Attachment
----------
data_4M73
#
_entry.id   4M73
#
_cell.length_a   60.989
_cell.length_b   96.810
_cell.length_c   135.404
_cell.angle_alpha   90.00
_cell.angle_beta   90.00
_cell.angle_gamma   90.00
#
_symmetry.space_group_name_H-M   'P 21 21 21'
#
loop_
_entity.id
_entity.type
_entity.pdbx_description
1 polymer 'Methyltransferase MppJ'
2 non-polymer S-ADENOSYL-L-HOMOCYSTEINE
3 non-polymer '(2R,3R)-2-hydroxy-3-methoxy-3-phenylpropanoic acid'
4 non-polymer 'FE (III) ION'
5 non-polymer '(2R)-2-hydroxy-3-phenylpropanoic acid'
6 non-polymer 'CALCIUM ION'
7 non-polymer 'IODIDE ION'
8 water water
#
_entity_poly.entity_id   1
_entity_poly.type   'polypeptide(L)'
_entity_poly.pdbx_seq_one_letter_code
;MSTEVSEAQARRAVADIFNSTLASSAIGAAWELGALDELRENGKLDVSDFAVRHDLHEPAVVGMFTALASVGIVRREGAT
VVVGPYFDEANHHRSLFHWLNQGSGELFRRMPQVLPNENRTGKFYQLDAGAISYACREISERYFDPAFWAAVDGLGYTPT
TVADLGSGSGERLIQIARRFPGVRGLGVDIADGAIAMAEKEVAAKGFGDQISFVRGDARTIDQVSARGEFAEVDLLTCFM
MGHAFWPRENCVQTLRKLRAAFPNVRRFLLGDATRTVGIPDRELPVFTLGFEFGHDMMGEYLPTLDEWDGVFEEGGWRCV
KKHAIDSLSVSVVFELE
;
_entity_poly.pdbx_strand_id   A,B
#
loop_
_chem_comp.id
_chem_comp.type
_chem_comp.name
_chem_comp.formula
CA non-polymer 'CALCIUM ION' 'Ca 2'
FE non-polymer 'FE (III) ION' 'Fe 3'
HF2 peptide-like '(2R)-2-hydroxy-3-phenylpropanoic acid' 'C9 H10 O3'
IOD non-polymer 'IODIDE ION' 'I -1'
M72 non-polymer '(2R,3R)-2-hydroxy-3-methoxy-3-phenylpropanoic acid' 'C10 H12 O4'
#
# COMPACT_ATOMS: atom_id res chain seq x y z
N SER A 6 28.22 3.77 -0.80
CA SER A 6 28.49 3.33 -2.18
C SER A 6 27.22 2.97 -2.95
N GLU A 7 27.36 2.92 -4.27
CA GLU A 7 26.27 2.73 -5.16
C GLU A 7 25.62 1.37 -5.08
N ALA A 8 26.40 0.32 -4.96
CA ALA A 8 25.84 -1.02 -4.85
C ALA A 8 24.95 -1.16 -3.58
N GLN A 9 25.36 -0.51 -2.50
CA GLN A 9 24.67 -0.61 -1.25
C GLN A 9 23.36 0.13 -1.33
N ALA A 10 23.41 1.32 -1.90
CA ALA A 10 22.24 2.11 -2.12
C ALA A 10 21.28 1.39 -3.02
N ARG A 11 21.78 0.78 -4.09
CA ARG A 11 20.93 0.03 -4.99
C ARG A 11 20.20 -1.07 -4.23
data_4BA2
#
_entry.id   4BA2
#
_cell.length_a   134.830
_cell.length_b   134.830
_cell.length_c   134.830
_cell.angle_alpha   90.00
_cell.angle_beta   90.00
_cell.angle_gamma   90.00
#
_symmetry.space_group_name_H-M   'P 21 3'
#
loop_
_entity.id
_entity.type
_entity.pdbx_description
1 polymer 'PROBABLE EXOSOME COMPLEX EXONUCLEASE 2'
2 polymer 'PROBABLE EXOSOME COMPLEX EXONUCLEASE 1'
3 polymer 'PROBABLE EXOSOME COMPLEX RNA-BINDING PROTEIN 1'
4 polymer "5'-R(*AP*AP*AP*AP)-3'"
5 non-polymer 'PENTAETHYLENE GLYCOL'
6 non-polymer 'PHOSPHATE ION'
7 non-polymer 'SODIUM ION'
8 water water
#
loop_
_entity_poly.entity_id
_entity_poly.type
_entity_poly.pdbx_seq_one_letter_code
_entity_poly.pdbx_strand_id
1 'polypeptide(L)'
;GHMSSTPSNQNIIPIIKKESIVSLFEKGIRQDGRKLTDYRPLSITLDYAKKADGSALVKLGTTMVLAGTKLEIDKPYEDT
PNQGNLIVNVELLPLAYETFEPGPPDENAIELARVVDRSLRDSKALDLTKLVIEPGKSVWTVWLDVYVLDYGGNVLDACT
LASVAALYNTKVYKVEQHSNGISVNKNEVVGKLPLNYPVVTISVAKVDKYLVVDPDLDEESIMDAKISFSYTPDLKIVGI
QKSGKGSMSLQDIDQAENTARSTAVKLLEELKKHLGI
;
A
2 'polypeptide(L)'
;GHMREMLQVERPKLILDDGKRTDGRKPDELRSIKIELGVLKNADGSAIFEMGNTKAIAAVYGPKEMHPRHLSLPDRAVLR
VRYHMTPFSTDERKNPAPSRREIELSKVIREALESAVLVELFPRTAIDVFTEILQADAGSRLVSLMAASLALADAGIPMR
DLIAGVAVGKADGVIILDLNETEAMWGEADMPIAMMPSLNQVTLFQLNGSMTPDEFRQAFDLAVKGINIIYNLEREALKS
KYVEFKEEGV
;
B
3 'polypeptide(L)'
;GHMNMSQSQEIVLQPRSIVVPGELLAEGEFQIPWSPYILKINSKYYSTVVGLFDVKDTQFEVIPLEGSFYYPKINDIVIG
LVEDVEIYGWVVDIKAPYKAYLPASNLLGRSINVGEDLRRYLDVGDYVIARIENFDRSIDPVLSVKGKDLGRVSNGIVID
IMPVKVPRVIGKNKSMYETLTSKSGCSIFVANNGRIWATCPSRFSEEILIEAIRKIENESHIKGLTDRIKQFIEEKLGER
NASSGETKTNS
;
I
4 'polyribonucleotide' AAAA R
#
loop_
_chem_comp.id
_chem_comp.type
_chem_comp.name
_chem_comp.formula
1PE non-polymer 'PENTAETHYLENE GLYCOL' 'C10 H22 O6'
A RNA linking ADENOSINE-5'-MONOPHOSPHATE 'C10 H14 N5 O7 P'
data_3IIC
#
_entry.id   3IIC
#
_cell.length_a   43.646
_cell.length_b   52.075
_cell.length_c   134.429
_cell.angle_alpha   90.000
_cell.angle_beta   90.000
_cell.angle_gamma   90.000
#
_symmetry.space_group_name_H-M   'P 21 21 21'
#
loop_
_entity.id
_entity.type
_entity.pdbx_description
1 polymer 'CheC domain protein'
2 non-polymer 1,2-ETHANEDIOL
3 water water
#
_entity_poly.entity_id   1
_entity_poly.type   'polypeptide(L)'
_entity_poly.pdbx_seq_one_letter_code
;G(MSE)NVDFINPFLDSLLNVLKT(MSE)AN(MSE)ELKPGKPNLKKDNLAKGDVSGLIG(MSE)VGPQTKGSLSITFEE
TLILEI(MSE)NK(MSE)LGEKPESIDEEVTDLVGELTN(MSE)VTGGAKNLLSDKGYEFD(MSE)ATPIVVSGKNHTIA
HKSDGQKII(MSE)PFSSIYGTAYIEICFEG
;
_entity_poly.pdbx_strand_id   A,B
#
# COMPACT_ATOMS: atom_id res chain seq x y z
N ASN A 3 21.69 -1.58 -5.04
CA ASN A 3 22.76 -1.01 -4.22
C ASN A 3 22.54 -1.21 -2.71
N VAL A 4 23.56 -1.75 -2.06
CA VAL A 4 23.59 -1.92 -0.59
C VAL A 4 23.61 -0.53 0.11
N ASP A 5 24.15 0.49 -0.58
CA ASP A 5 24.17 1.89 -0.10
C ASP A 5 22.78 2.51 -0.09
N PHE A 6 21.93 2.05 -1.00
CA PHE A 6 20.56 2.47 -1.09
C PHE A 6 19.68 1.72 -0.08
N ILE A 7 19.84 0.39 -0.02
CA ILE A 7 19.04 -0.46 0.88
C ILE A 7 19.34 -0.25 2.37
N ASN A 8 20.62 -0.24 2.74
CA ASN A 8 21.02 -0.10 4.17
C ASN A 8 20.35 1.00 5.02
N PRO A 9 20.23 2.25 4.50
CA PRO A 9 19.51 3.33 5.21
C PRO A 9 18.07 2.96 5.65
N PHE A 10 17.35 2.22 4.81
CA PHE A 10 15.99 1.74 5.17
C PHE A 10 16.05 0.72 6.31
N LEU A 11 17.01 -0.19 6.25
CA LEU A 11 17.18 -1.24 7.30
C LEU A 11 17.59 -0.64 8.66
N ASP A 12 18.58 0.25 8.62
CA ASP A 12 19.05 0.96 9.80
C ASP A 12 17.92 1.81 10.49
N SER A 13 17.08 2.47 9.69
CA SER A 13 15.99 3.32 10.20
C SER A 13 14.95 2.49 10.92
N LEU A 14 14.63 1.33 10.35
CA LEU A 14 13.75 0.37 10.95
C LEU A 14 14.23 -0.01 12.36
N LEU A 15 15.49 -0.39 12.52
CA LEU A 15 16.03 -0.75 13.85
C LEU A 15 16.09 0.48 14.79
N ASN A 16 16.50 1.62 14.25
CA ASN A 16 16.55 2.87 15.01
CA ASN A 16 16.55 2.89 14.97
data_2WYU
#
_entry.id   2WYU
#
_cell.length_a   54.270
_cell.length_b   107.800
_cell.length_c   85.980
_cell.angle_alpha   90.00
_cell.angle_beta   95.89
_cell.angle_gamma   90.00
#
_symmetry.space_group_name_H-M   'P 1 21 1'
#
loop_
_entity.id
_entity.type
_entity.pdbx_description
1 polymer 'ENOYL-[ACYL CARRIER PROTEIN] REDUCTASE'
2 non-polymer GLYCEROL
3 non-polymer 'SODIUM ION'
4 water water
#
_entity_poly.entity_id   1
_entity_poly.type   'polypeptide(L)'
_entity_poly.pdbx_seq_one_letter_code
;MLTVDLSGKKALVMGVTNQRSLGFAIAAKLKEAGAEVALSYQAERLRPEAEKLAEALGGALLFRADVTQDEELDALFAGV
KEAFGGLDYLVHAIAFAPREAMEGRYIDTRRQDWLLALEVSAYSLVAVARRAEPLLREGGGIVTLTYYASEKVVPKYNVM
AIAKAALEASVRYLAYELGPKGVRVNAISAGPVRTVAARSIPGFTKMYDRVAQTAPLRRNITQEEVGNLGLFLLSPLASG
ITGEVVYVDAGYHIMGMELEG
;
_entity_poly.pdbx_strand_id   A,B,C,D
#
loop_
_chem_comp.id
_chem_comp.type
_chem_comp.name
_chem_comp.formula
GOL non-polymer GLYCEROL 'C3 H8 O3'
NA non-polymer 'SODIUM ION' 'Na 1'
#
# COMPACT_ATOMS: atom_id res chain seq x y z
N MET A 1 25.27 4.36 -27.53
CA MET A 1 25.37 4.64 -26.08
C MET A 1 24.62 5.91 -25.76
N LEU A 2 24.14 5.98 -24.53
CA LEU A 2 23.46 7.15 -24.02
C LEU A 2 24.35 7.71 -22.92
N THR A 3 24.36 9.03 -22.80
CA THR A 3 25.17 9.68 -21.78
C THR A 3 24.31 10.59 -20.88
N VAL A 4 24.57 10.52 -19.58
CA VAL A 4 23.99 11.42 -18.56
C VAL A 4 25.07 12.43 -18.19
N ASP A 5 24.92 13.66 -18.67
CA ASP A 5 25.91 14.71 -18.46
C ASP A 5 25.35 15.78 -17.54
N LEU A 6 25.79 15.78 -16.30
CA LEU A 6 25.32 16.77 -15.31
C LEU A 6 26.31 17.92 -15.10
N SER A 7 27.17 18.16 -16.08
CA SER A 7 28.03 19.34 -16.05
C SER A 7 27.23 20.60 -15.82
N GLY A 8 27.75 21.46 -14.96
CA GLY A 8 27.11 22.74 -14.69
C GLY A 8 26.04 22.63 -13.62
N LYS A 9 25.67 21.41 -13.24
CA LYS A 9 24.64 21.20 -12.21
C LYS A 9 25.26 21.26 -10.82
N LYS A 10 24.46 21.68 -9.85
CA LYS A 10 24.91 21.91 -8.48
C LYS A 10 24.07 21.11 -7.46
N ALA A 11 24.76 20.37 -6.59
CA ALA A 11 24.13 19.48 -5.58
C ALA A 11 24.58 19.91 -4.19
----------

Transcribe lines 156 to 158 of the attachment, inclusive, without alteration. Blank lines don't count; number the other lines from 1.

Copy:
;
_entity_poly.pdbx_strand_id   A,B
#